As youth, Steelers' Holmes sold drugs

TAMPA, Fla. -- Steelers wide receiver Santonio Holmes' childhood was much like that of any other youngster in rural south Florida. He played backyard football. Chased squirrels. Ran around with his friends.

This was different: Despite being a promising athlete, Holmes also spent a year selling drugs on a street corner in his small hometown.

He chose to make his surprising admission at the Super Bowl, knowing millions of impressionable youngsters will be closely following the game and its players. By revealing his secret, Holmes hopes he may persuade other at-risk youth to choose a path that leads to the athletic field and a classroom, not to a detention center or a jail cell.

"I've only told three or four people about it," Holmes said Wednesday. "I feel it's time to share things. I'm on the biggest stage, everybody's going to be watching. I'm pretty sure some kids can get a feel for changing their lives and not doing those type of things, and can get an opportunity to get out of the ghetto, the 'hood, to be successful."

Holmes, who initially made the admission in an interview with the Miami Herald, became exposed to the lifestyle while growing up in Belle Glade, Fla. Some family members and friends made money selling drugs, he said, and he found it an easy way to make money, too, though he didn't specify exactly what he sold.

Holmes avoided detection by his mother by going to school, then leaving and going to the street corner. He and his family didn't need the money for food or essentials, and he used it mostly on gifts for himself, like shoes.

"My friends were always doing it and I felt comfortable doing it at the time," Holmes said. "As the years grew older, I just felt like that wasn't what I wanted to do. I wanted to play football. I don't want to end up like a lot of my friends, in jail, standing on the corner, not going to school."

Several pivotal events turned Holmes away from selling and pushed him to football, where he starred as Glades Central High won Florida state titles during his sophomore and junior seasons and went 12-1 during his senior season.

Holmes and his mother became worried as they repeatedly returned home to find bullet holes or broken locks in their apartment. Another time, Holmes' mother found cocaine in the youngster's dump truck. That seemed to be what prompted her to relocate to another area.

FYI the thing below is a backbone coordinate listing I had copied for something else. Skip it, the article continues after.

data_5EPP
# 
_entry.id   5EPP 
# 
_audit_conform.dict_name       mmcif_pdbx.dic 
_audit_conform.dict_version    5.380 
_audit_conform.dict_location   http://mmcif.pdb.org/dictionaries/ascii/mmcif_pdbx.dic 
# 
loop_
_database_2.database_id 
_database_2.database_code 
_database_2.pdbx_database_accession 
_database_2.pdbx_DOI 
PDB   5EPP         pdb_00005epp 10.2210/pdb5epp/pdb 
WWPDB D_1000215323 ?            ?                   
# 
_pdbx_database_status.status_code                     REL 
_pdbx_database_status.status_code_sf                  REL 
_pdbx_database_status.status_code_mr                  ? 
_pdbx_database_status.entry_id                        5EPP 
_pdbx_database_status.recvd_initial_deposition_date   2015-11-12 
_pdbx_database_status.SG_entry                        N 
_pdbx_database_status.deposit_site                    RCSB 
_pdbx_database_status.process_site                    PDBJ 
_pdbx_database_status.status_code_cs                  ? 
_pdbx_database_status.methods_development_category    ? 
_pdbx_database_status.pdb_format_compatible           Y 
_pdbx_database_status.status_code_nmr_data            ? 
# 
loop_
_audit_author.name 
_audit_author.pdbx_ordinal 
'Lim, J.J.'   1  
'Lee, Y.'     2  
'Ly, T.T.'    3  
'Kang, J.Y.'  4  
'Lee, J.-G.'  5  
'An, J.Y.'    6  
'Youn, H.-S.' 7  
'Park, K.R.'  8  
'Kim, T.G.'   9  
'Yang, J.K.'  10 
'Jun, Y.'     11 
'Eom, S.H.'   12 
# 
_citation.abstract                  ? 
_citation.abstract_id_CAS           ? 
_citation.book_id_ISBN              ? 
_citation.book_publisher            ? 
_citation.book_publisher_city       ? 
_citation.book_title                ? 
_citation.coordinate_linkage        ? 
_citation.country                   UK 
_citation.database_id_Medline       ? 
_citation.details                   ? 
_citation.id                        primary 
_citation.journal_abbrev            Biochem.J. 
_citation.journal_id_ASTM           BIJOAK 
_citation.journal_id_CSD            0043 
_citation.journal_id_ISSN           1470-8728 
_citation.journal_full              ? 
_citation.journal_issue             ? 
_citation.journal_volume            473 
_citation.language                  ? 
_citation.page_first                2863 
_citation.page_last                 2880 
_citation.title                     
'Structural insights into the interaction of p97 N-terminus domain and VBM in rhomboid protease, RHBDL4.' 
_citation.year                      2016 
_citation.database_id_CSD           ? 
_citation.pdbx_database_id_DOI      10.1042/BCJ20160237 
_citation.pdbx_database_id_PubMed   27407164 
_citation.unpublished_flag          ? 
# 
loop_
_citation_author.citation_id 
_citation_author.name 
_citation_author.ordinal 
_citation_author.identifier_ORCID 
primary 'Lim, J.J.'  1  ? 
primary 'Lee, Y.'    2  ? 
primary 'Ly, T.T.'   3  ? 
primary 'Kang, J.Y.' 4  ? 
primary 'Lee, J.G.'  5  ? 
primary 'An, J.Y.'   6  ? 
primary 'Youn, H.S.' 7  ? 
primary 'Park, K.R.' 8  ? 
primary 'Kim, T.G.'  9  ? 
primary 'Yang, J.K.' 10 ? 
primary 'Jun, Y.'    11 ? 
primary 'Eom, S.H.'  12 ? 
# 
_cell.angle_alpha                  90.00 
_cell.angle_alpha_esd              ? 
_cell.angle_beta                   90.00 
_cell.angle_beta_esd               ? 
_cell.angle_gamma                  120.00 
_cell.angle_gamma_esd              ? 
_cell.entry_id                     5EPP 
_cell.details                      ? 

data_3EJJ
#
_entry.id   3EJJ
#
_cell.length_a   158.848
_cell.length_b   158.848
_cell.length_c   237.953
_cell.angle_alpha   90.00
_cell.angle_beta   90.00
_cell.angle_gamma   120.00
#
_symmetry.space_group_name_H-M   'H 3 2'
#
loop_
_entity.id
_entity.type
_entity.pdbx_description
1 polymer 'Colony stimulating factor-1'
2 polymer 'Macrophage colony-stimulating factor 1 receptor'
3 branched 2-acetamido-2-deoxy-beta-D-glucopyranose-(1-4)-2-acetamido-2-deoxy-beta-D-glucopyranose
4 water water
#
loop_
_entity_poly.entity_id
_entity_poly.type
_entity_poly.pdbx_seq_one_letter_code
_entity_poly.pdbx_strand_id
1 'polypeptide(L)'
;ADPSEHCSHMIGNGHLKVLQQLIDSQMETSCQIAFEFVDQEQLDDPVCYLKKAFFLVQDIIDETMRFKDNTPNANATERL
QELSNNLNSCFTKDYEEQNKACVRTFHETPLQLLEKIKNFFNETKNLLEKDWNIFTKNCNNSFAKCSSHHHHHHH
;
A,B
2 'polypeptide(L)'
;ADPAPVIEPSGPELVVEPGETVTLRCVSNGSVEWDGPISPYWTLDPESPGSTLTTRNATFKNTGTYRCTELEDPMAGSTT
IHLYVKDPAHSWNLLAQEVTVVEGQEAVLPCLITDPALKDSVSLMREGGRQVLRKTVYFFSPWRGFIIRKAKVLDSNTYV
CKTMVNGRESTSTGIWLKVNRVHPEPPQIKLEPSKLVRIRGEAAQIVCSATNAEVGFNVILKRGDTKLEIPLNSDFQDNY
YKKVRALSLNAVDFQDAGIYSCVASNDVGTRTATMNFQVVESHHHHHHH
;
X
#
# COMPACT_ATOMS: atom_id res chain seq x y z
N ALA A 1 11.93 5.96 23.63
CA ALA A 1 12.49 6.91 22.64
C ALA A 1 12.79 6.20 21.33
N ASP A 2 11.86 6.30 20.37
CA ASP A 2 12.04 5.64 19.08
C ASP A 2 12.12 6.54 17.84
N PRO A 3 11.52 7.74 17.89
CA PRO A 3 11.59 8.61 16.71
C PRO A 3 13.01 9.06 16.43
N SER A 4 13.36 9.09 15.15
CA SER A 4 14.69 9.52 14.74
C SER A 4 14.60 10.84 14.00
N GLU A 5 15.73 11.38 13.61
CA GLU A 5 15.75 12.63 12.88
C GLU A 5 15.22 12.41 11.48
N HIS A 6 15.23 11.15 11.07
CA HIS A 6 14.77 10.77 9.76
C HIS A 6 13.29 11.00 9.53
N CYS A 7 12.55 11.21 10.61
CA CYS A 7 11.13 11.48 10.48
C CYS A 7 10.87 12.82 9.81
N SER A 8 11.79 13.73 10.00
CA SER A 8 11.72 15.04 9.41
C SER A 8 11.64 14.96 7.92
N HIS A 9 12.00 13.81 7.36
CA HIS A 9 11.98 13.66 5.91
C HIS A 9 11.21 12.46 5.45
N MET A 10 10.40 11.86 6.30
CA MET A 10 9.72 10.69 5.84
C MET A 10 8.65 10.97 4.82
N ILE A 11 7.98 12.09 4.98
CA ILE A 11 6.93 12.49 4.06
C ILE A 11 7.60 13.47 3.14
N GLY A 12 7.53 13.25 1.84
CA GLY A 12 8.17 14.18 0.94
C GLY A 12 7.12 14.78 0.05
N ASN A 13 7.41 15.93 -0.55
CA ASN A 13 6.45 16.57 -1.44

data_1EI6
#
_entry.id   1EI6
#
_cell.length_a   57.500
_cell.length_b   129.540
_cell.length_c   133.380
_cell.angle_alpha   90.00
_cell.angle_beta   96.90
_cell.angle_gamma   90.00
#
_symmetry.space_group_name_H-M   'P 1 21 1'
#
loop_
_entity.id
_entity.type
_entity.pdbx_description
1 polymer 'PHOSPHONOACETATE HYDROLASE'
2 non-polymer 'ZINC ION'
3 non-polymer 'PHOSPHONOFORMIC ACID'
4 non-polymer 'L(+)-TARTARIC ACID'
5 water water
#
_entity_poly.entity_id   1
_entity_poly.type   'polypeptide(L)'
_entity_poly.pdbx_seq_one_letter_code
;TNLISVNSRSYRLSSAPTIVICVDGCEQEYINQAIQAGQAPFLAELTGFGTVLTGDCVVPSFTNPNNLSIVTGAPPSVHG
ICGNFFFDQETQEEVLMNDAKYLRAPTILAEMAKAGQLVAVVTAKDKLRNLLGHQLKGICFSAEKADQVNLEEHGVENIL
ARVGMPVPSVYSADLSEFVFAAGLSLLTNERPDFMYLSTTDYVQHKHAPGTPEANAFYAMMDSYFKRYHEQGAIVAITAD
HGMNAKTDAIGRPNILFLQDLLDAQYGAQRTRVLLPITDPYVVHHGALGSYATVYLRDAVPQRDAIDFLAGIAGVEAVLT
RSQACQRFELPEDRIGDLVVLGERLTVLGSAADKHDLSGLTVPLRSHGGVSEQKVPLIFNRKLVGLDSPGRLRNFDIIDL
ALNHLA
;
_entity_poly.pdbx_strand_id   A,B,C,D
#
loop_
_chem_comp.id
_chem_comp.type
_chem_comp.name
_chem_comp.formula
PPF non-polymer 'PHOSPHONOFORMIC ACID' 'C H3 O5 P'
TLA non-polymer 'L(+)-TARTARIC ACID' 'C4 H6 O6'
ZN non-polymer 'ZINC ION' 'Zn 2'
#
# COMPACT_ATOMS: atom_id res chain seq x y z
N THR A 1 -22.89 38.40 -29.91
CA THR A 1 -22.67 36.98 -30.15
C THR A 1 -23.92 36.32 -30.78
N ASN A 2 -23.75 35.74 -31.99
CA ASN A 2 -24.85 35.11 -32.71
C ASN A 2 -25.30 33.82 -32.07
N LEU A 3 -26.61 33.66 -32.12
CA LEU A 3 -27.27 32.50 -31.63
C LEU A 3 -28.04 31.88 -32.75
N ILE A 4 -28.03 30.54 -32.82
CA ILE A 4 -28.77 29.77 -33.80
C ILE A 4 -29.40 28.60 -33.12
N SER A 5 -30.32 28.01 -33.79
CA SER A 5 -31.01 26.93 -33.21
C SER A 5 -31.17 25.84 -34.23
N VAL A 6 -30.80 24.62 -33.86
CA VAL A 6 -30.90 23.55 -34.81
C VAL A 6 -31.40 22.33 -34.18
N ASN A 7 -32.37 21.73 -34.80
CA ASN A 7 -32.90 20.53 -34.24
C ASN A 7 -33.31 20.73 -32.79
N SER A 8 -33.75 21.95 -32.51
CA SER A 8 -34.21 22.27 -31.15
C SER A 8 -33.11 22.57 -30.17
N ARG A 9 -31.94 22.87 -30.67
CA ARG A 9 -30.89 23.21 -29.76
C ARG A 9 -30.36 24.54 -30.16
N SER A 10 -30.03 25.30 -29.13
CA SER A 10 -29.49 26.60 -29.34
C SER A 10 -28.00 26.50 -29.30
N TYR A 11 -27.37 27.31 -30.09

The move, Holmes said, was pivotal in turning his life around.

"It made me who I am today. If I had continued down that path, I wouldn't be here," he said.

"At times, going back home during the offseason or my free time, that's the main time I think about it. But I saw how much of a struggle I had to go through, my mother had to go through and I don't want to wish that on anybody," Holmes said.

After high school ball, he starred at Ohio State for three seasons before being the Steelers' first-round draft pick in 2006. Holmes has been one of their key offensive players this season, making 55 catches for 821 yards and five touchdowns. He has two touchdowns in two postseason games.

On Super Bowl media day, Holmes told a different story about his childhood.

"Belle Glade, it's probably one of the smallest towns here in Florida, and we didn't have much to do there. There's a high school, a couple of elementary schools and a middle school," he said. "We chase rabbits for a living. We did it for fun, but for the majority of the people we know, we did it for survival. I can remember it clearly that up until my sophomore year of high school, that's what I did. Every Saturday and every Sunday after church, that's what we would do: We would go rabbit hunting."

Earlier this season, Holmes was benched for an important game against the Giants for being involved in a drug-related case. He was charged with possession of a small amount of marijuana after police found marijuana-filled cigars in his car after a traffic stop.

Holmes said that incident doesn't signal a return to his past.

"It happens, being in the wrong place at the wrong time, not being responsible, being around people that aren't responsible enough to respect what I do," Holmes said. "I knew what my path was like before, and I didn't want to go down that path again."